Two-armed microscope glimpses multiple brain areas

A customized microscope with moveable arms lets researchers simultaneously watch neurons fire in two areas of a mouse brain.

By Maris Fessenden
10 December 2014 | 2 min read
This article is more than five years old.
Neuroscience—and science in general—is constantly evolving, so older articles may contain information or theories that have been reevaluated since their original publication date.


Dot matrix: Two brain regions can be scanned simultaneously in enough detail to see individual cells.

A customized microscope with moveable arms lets researchers simultaneously watch neurons fire in two areas of a mouse brain, reports a paper published 17 November in Nature Neuroscience1. The device may help autism researchers study brain connectivity, which is altered in some people with the disorder.

The microscope marries two techniques commonly used in brain imaging: two-photon microscopy, which penetrates deep into brain tissue without damaging the surface, and calcium imaging, which uses a fluorescent probe to illuminate cells that are actively firing.

These techniques already allow researchers to study neuronal circuits in specific brain regions. But traditional microscopes are unable to capture circuits that span multiple brain regions with cell-level clarity.

In the new study, researchers used miniaturized microscopes called microendoscopes mounted on moveable arms to home in on two brain areas at once. Both scopes rely on the light from a single laser, but use their own photomultiplier tubes and mirrors to direct and enhance the light beam.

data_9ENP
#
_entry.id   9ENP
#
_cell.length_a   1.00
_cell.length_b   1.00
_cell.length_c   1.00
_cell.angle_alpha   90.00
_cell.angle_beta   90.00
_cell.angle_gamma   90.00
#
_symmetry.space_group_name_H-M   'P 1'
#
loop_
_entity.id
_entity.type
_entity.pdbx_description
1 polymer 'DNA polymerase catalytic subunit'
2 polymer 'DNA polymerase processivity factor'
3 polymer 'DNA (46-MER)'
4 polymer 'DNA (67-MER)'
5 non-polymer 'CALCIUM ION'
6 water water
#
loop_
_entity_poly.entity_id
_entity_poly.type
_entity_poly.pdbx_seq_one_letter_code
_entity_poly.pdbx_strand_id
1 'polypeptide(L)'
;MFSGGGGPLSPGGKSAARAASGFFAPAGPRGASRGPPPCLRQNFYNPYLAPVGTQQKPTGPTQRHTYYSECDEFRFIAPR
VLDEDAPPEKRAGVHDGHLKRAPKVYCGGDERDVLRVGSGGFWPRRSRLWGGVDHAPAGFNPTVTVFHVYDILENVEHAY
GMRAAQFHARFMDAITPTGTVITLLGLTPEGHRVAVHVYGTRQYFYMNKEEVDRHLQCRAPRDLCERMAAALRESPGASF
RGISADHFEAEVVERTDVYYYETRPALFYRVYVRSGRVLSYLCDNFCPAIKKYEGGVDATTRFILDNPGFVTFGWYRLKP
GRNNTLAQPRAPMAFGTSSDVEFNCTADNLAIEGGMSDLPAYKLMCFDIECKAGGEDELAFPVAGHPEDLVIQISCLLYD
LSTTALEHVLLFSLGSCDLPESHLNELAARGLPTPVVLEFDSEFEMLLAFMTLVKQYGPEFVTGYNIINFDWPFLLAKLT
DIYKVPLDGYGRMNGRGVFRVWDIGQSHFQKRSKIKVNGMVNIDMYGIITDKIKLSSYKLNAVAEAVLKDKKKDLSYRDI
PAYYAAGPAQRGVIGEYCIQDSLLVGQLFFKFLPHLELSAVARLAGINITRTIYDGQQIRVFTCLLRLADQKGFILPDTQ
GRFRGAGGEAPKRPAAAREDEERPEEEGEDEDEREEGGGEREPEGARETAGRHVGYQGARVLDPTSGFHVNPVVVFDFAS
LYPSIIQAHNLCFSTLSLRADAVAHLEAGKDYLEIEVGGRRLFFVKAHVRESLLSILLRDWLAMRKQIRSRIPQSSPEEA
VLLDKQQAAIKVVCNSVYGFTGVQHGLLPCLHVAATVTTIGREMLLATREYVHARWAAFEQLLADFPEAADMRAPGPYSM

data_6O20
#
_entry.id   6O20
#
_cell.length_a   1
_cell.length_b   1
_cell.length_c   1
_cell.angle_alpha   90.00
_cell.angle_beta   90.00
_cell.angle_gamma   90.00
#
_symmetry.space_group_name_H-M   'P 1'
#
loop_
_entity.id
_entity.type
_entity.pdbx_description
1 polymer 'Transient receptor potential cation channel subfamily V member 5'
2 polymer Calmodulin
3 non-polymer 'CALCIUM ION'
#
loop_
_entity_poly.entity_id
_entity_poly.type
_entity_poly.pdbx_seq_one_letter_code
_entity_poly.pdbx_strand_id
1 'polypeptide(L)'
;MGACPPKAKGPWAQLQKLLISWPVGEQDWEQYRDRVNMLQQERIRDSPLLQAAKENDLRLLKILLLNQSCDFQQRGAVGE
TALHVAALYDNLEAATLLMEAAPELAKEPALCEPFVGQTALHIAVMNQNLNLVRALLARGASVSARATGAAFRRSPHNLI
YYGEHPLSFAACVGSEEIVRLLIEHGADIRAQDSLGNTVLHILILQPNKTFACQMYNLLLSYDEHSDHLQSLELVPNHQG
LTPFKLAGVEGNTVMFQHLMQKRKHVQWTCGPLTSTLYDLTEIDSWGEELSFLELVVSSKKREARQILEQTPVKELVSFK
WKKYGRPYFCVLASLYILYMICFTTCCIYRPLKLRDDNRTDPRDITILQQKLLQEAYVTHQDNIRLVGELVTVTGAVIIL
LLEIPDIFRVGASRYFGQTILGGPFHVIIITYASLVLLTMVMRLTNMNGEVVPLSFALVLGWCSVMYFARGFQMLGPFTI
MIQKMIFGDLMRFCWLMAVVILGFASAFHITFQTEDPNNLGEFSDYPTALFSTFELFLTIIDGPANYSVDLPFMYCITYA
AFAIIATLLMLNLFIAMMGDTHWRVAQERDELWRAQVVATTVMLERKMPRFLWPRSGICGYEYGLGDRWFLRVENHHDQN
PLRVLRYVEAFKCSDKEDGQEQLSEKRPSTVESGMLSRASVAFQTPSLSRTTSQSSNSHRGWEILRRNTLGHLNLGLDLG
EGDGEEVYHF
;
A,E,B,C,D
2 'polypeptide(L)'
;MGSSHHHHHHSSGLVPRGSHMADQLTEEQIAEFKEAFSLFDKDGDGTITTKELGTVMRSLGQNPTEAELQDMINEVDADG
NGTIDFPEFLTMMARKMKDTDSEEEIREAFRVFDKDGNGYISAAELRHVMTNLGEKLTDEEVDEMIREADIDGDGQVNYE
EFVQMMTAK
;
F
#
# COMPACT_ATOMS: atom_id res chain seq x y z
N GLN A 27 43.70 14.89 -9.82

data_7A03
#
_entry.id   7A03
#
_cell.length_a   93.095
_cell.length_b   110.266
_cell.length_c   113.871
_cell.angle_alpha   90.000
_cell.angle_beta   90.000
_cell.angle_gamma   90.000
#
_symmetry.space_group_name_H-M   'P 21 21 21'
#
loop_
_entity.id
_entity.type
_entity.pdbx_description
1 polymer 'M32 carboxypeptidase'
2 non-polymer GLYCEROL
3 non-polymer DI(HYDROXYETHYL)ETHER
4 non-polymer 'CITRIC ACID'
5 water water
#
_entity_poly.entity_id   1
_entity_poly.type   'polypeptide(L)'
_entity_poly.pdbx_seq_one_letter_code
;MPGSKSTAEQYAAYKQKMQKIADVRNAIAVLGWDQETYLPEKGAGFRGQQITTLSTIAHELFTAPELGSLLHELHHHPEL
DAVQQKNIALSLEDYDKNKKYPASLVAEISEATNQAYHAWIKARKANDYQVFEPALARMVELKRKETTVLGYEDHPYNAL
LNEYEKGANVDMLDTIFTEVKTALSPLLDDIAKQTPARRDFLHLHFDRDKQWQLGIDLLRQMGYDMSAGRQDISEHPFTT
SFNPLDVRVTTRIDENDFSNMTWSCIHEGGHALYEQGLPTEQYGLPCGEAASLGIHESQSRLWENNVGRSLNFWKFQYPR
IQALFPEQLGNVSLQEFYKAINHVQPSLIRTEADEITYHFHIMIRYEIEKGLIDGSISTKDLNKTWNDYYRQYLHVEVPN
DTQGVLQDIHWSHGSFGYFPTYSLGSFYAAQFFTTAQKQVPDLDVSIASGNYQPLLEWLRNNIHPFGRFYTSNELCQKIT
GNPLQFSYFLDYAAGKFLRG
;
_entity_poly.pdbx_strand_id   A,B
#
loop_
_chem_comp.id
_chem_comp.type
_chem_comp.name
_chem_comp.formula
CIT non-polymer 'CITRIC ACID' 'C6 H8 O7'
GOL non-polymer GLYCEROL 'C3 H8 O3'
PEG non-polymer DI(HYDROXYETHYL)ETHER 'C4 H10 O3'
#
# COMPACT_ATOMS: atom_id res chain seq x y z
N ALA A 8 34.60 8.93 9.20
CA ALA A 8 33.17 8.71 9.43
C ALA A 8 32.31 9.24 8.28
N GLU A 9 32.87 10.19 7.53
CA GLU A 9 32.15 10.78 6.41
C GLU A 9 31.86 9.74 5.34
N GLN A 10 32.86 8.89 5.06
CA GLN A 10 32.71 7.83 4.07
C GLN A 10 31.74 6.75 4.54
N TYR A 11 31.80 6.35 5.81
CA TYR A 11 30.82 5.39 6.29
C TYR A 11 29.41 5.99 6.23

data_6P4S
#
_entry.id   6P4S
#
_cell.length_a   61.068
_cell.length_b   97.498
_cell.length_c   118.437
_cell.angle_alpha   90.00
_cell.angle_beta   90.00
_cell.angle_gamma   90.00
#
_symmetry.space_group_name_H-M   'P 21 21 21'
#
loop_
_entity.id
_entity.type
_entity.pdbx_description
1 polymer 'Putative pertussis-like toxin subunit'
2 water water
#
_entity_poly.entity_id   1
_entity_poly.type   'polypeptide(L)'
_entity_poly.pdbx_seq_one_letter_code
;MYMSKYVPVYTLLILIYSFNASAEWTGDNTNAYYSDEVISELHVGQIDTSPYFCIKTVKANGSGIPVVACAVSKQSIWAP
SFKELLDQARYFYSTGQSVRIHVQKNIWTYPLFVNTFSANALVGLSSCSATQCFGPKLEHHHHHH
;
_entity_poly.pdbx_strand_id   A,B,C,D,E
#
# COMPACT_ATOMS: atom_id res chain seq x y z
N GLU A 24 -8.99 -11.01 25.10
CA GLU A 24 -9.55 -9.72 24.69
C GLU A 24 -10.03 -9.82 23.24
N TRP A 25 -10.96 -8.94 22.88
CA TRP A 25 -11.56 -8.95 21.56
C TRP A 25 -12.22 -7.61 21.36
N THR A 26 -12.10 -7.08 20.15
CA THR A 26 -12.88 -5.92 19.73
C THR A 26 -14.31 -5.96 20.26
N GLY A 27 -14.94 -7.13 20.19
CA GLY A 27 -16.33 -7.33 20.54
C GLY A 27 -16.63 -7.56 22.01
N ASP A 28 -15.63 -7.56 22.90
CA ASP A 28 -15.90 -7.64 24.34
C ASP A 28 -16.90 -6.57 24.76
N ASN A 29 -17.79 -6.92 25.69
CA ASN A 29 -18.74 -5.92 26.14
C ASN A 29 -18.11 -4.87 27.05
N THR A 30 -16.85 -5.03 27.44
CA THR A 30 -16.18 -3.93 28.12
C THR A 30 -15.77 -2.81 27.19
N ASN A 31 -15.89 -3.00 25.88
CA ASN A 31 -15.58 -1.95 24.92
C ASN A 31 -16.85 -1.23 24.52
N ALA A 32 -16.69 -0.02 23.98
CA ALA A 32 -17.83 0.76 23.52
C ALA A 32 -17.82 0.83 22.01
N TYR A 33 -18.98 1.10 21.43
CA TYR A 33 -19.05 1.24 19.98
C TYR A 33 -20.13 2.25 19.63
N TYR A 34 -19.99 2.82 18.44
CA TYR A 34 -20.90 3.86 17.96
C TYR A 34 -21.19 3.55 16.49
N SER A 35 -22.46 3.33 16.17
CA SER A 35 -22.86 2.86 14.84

The researchers tested their tool on the brains of anesthetized mice. They were able to look at neurons in motor and sensory processing areas of the cortex that were up to 3.5 millimeters apart. They also scanned neurons in a deeper layer of the frontal cortex while peering into a layer of the hippocampus. In both tests, they could see the neurons’ cell bodies, long projections and the shorter branches that receive signals in detail.

They then tested the tool in awake mice while the animals ran on a trackball with their heads immobilized and looked at moving bars. They focused on two visual processing areas — the primary visual area and the lateromedial visual area — that are thought to play a role in recognizing patterns, objects and motion.

Neurons fire more in both areas when the mice are running than when they are resting. By comparing these two regions, the researchers discovered that the number of firing neurons in the lateromedial visual area depends on the number of firing neurons in the primary visual area.

The study details the microscope setup so that other researchers can develop their own. It may also be possible to engineer microscopes with three or more moving arms, the researchers say.


1. Lecoq J. et al. Nat. Neurosci. 17, 1825-1829 (2014) PubMed